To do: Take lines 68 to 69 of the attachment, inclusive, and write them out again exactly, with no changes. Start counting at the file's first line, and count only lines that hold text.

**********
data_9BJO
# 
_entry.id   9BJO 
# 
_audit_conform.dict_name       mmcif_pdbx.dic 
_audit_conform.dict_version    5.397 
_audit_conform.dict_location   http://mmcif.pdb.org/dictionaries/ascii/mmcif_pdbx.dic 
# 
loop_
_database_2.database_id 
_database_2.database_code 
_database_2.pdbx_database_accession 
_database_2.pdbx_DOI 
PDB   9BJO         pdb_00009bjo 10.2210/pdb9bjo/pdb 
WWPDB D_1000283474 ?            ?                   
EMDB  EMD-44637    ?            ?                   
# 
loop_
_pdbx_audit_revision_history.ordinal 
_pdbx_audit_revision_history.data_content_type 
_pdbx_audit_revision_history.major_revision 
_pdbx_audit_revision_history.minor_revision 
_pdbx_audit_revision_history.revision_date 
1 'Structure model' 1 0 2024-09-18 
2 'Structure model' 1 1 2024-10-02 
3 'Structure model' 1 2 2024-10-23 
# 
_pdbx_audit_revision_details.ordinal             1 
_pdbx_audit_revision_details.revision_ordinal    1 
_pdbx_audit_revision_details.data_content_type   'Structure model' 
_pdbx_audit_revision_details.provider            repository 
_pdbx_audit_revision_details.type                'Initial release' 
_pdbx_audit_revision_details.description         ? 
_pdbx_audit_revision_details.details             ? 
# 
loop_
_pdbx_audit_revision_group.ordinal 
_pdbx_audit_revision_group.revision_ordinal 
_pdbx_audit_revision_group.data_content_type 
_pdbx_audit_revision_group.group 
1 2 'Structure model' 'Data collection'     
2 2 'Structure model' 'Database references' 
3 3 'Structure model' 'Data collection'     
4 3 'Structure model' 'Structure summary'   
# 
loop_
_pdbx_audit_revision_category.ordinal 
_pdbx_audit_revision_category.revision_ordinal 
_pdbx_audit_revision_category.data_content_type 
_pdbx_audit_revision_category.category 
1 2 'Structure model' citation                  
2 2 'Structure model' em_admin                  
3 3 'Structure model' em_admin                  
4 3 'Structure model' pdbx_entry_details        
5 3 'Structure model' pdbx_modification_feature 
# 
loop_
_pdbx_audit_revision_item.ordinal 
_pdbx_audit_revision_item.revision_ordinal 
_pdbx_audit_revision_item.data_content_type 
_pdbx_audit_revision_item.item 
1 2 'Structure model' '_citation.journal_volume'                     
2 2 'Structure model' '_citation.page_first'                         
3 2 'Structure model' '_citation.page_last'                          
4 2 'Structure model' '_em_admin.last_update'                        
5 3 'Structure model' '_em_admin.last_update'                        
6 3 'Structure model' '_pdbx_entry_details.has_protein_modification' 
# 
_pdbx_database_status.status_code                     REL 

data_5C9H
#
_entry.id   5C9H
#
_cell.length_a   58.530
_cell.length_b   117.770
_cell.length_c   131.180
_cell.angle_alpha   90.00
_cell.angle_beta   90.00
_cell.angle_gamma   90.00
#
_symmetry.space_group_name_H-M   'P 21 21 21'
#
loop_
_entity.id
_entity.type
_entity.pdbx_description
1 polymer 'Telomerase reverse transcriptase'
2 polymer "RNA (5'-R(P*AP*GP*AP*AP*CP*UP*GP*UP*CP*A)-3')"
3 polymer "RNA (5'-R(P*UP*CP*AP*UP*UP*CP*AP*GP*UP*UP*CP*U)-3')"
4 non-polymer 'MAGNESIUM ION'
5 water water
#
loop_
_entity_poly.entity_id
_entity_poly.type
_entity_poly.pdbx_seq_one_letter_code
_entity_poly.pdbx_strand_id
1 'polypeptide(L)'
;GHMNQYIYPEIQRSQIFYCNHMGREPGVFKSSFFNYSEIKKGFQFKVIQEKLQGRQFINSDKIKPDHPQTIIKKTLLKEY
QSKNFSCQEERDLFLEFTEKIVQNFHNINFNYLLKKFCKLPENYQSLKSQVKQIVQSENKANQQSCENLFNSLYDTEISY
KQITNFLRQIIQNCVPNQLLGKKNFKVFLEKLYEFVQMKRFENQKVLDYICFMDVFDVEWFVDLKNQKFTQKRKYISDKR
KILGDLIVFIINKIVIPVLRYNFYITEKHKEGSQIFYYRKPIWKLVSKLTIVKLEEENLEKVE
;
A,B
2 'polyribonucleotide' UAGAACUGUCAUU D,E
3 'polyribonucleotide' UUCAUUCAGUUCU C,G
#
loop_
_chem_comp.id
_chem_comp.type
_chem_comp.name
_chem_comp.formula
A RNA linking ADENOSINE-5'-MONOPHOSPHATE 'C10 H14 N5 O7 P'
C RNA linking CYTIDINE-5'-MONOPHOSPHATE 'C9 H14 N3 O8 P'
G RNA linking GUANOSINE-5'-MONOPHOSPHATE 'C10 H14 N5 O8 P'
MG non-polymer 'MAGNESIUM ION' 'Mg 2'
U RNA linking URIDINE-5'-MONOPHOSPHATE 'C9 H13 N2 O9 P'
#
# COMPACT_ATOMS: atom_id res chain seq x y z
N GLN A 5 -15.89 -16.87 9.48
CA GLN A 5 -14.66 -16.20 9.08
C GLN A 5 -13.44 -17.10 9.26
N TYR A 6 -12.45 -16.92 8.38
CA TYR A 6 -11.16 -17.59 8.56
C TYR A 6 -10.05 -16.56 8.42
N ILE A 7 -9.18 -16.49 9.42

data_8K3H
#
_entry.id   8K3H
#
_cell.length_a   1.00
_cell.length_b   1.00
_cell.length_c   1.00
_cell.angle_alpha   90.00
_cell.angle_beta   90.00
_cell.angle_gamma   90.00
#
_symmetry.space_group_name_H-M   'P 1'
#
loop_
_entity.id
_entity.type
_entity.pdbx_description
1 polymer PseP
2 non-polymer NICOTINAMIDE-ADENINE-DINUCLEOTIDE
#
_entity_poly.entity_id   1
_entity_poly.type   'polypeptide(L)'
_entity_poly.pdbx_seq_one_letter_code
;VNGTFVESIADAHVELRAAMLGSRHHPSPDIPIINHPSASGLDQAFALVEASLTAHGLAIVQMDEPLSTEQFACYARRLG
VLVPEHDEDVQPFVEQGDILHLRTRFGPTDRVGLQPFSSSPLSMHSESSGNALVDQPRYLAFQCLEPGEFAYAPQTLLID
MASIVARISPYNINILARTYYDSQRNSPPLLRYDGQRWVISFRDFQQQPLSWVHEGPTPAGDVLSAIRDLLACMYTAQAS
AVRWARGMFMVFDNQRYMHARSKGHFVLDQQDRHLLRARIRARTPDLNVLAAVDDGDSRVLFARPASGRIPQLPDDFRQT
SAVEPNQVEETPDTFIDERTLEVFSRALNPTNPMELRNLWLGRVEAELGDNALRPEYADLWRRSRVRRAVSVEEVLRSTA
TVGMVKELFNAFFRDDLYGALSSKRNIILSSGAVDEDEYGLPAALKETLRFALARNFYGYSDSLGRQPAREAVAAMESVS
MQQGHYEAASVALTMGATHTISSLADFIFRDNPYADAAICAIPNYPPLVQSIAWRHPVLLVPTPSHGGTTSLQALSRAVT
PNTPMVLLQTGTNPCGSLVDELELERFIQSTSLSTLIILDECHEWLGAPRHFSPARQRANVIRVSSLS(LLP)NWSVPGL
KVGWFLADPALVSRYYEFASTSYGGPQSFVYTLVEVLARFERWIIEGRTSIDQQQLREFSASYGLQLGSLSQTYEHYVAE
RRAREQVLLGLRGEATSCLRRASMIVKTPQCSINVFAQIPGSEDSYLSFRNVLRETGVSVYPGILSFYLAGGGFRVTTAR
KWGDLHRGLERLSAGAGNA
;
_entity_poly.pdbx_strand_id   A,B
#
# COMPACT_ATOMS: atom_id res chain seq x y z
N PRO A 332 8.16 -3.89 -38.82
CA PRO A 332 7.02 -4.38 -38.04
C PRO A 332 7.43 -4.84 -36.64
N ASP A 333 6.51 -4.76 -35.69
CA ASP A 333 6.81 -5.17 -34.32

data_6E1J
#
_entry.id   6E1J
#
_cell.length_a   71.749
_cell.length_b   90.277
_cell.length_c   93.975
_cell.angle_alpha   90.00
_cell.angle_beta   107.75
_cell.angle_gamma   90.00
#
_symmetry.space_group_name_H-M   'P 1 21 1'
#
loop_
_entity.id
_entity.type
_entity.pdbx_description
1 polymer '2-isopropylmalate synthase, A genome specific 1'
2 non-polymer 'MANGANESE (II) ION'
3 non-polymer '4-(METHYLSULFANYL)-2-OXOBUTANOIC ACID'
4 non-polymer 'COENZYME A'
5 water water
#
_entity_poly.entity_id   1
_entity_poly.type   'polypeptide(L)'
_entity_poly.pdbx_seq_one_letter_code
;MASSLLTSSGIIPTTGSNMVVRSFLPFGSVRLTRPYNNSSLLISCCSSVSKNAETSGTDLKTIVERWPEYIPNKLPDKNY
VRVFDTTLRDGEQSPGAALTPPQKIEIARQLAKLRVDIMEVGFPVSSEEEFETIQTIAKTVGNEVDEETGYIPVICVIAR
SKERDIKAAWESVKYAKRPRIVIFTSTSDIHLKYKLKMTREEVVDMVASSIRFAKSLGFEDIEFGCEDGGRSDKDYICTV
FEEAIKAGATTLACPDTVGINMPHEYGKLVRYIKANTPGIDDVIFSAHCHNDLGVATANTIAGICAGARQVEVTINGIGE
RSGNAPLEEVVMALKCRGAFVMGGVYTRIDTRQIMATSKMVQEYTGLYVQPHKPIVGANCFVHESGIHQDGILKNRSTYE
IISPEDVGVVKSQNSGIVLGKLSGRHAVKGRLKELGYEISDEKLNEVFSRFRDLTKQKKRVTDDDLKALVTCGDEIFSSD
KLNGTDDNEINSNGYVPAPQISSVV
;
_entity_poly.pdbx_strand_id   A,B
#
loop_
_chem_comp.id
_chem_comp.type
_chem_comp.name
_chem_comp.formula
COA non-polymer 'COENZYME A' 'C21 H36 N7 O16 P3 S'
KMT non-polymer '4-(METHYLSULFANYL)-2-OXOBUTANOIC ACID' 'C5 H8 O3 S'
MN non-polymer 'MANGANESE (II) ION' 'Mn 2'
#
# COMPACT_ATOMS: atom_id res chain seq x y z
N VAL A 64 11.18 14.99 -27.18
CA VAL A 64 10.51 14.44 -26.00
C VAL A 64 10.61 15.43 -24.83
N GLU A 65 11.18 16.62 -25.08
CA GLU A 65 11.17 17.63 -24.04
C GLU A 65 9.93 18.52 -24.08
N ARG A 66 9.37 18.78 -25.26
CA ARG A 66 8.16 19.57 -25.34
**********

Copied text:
# 
_pdbx_database_status.status_code                     REL 